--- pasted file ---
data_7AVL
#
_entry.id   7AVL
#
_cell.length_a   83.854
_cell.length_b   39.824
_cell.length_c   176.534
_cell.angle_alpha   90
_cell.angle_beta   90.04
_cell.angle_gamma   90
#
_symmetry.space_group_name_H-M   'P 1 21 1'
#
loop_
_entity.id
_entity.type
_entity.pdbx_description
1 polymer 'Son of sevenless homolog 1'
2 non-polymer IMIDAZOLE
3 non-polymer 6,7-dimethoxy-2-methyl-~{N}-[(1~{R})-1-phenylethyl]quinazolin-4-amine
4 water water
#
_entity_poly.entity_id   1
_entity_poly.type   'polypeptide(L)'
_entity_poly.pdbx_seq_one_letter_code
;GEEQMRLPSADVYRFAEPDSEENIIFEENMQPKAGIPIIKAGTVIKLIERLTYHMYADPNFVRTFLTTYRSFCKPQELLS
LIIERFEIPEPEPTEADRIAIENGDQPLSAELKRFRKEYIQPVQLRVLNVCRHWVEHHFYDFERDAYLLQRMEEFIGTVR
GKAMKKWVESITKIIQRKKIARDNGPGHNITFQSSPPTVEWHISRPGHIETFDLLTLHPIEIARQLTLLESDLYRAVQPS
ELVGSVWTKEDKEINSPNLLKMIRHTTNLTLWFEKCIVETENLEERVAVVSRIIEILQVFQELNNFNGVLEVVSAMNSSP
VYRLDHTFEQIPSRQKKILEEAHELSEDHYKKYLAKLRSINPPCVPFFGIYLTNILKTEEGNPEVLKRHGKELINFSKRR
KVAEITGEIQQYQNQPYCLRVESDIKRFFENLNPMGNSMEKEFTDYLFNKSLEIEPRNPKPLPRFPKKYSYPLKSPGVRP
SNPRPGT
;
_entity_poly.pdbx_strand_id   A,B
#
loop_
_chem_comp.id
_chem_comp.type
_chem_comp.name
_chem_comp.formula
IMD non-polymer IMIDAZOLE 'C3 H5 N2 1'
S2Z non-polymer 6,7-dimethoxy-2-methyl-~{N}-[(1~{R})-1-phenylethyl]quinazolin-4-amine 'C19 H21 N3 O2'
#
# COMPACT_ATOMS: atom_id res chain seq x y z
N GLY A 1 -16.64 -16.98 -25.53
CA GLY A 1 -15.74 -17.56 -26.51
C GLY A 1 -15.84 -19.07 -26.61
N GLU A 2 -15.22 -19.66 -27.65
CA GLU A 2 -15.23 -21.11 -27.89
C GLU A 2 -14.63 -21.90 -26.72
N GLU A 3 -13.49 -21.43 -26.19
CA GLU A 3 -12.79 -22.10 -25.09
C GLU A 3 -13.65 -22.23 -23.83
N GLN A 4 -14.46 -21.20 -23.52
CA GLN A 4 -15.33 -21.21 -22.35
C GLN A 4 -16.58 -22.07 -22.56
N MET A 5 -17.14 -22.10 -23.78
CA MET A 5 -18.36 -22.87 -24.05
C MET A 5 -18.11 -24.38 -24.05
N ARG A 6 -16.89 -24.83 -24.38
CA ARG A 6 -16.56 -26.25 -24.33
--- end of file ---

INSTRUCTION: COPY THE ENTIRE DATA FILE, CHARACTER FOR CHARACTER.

data_7AVL
#
_entry.id   7AVL
#
_cell.length_a   83.854
_cell.length_b   39.824
_cell.length_c   176.534
_cell.angle_alpha   90
_cell.angle_beta   90.04
_cell.angle_gamma   90
#
_symmetry.space_group_name_H-M   'P 1 21 1'
#
loop_
_entity.id
_entity.type
_entity.pdbx_description
1 polymer 'Son of sevenless homolog 1'
2 non-polymer IMIDAZOLE
3 non-polymer 6,7-dimethoxy-2-methyl-~{N}-[(1~{R})-1-phenylethyl]quinazolin-4-amine
4 water water
#
_entity_poly.entity_id   1
_entity_poly.type   'polypeptide(L)'
_entity_poly.pdbx_seq_one_letter_code
;GEEQMRLPSADVYRFAEPDSEENIIFEENMQPKAGIPIIKAGTVIKLIERLTYHMYADPNFVRTFLTTYRSFCKPQELLS
LIIERFEIPEPEPTEADRIAIENGDQPLSAELKRFRKEYIQPVQLRVLNVCRHWVEHHFYDFERDAYLLQRMEEFIGTVR
GKAMKKWVESITKIIQRKKIARDNGPGHNITFQSSPPTVEWHISRPGHIETFDLLTLHPIEIARQLTLLESDLYRAVQPS
ELVGSVWTKEDKEINSPNLLKMIRHTTNLTLWFEKCIVETENLEERVAVVSRIIEILQVFQELNNFNGVLEVVSAMNSSP
VYRLDHTFEQIPSRQKKILEEAHELSEDHYKKYLAKLRSINPPCVPFFGIYLTNILKTEEGNPEVLKRHGKELINFSKRR
KVAEITGEIQQYQNQPYCLRVESDIKRFFENLNPMGNSMEKEFTDYLFNKSLEIEPRNPKPLPRFPKKYSYPLKSPGVRP
SNPRPGT
;
_entity_poly.pdbx_strand_id   A,B
#
loop_
_chem_comp.id
_chem_comp.type
_chem_comp.name
_chem_comp.formula
IMD non-polymer IMIDAZOLE 'C3 H5 N2 1'
S2Z non-polymer 6,7-dimethoxy-2-methyl-~{N}-[(1~{R})-1-phenylethyl]quinazolin-4-amine 'C19 H21 N3 O2'
#
# COMPACT_ATOMS: atom_id res chain seq x y z
N GLY A 1 -16.64 -16.98 -25.53
CA GLY A 1 -15.74 -17.56 -26.51
C GLY A 1 -15.84 -19.07 -26.61
N GLU A 2 -15.22 -19.66 -27.65
CA GLU A 2 -15.23 -21.11 -27.89
C GLU A 2 -14.63 -21.90 -26.72
N GLU A 3 -13.49 -21.43 -26.19
CA GLU A 3 -12.79 -22.10 -25.09
C GLU A 3 -13.65 -22.23 -23.83
N GLN A 4 -14.46 -21.20 -23.52
CA GLN A 4 -15.33 -21.21 -22.35
C GLN A 4 -16.58 -22.07 -22.56
N MET A 5 -17.14 -22.10 -23.78
CA MET A 5 -18.36 -22.87 -24.05
C MET A 5 -18.11 -24.38 -24.05
N ARG A 6 -16.89 -24.83 -24.38
CA ARG A 6 -16.56 -26.25 -24.33